Rethinking the comma

This is a follow-up to the post about message chains from a few days ago. Like any syntax-related issue, the choice of the operator is one of those delightful things that encourage a lively exchange of opinions by virtue of being easy to have an opinion about. I ended the post half-seriously considering “:)”, but here is an interesting thought experiment.

Suppose we abolish a comma as a binary message. A + could just as well work as a generic “join these two things” message a comma usually is. Instead, suppose that the comma becomes the new chain operator. Here is what it would look like.

something thingsAt: aKey, includes: aThing,
    ifTrue: [...]
    ifFalse: [...]

This fits nicely with the original Smalltalk idea of using natural language punctuation for message control, and continues the line-up of a period and a semicolon by being the weakest message separator of them all.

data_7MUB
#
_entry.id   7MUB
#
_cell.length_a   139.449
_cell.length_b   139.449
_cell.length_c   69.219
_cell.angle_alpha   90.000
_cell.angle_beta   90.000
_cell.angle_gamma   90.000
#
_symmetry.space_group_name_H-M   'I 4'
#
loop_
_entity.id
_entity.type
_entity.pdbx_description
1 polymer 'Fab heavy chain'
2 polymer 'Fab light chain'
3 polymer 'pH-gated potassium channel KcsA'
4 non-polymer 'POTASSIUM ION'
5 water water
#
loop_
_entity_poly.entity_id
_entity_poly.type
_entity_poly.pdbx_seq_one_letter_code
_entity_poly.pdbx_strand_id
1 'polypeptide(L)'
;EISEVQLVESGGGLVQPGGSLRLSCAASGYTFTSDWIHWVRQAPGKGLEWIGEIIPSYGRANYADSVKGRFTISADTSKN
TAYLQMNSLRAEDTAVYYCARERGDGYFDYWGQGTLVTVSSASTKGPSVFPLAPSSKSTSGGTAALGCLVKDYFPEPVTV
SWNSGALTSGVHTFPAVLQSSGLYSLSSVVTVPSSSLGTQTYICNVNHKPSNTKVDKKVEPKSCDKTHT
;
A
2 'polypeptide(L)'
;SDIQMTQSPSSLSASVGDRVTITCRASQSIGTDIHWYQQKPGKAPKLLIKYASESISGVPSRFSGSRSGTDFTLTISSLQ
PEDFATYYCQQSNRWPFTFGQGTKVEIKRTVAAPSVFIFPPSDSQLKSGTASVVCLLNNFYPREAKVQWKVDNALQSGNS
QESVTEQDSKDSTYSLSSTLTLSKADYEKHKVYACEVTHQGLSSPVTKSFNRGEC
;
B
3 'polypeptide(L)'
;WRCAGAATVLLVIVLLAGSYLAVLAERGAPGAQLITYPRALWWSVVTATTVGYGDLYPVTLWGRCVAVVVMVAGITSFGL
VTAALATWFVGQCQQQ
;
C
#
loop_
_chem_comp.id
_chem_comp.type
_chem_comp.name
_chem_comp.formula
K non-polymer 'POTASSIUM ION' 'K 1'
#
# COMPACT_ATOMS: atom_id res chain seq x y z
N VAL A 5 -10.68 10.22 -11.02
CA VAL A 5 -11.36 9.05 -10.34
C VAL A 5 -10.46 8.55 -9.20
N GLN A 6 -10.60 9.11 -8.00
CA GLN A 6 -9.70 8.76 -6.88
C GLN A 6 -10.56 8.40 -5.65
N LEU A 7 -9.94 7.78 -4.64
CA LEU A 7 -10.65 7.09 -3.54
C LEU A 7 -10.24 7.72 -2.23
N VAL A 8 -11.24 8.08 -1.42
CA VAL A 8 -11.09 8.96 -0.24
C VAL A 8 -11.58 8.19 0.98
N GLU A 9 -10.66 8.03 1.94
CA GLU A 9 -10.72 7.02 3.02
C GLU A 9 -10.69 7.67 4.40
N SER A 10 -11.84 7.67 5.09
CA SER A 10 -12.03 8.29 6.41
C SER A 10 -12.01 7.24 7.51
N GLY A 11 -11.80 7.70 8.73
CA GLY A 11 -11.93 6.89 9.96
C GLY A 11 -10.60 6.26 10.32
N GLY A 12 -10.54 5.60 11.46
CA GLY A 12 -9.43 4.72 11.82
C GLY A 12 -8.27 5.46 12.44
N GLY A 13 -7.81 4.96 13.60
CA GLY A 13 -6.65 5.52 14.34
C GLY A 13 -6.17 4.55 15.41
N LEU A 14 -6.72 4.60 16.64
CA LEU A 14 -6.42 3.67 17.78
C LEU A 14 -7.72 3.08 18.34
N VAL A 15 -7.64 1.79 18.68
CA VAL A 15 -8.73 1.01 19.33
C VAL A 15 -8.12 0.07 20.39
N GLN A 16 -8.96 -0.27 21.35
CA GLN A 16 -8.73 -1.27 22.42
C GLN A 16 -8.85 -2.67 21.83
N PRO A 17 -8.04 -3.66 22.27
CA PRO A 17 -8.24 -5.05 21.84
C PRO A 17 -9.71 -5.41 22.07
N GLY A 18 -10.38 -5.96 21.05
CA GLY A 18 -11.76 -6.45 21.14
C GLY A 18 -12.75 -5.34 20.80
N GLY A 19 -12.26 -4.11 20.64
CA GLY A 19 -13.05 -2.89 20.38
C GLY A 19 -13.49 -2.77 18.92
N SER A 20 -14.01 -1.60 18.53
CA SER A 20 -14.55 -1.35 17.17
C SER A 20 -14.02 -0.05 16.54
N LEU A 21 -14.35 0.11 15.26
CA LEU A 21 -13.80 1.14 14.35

6 thoughts to “Rethinking the comma”

  1. would be really nice to push this in squeak-dev a bit more forcefully :)
    personally i don’t like the “comma message” much:
    1. #+ seems more intuitive way of joining strings (anything) together and
    2. it’s a bit confusing, cause $. and $; are syntactic elements already

  2. This is a change which will break a lot of existing Smalltalk programs. However, I really, really like it. It should be done. :)

  3. I know you posted this a month-and-a-half ago… but… no matter what you choose, you’re going to need to modify the compiler, right? To have a message type that has a lower precedence than keyword? unary > binary > keyword … Or am I just slow, and that has already been discussed and I missed it?

  4. Yes, this can only be implemented by modifying the compiler. A comma interpreted this way isn’t a message send at all, however, just like a semicolon and a period aren’t messages in regular Smalltalk.

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